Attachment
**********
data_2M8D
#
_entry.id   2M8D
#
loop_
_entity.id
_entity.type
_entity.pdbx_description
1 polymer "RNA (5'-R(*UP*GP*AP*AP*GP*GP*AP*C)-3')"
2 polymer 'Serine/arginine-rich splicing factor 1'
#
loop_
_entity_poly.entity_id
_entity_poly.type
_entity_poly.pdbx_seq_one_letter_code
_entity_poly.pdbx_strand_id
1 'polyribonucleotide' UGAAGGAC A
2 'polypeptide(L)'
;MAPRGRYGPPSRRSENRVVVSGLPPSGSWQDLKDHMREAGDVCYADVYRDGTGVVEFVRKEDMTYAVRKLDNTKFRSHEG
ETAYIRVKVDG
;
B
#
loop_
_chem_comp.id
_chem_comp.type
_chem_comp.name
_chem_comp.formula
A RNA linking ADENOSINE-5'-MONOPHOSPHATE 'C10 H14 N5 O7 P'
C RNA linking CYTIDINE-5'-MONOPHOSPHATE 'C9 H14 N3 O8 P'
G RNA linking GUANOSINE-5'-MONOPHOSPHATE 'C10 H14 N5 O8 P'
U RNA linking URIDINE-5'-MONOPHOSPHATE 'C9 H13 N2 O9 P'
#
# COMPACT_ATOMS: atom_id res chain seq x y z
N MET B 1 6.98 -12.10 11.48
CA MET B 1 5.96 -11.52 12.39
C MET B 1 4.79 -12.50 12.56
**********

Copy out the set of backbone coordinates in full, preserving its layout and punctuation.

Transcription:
data_2M8D
#
_entry.id   2M8D
#
loop_
_entity.id
_entity.type
_entity.pdbx_description
1 polymer "RNA (5'-R(*UP*GP*AP*AP*GP*GP*AP*C)-3')"
2 polymer 'Serine/arginine-rich splicing factor 1'
#
loop_
_entity_poly.entity_id
_entity_poly.type
_entity_poly.pdbx_seq_one_letter_code
_entity_poly.pdbx_strand_id
1 'polyribonucleotide' UGAAGGAC A
2 'polypeptide(L)'
;MAPRGRYGPPSRRSENRVVVSGLPPSGSWQDLKDHMREAGDVCYADVYRDGTGVVEFVRKEDMTYAVRKLDNTKFRSHEG
ETAYIRVKVDG
;
B
#
loop_
_chem_comp.id
_chem_comp.type
_chem_comp.name
_chem_comp.formula
A RNA linking ADENOSINE-5'-MONOPHOSPHATE 'C10 H14 N5 O7 P'
C RNA linking CYTIDINE-5'-MONOPHOSPHATE 'C9 H14 N3 O8 P'
G RNA linking GUANOSINE-5'-MONOPHOSPHATE 'C10 H14 N5 O8 P'
U RNA linking URIDINE-5'-MONOPHOSPHATE 'C9 H13 N2 O9 P'
#
# COMPACT_ATOMS: atom_id res chain seq x y z
N MET B 1 6.98 -12.10 11.48
CA MET B 1 5.96 -11.52 12.39
C MET B 1 4.79 -12.50 12.56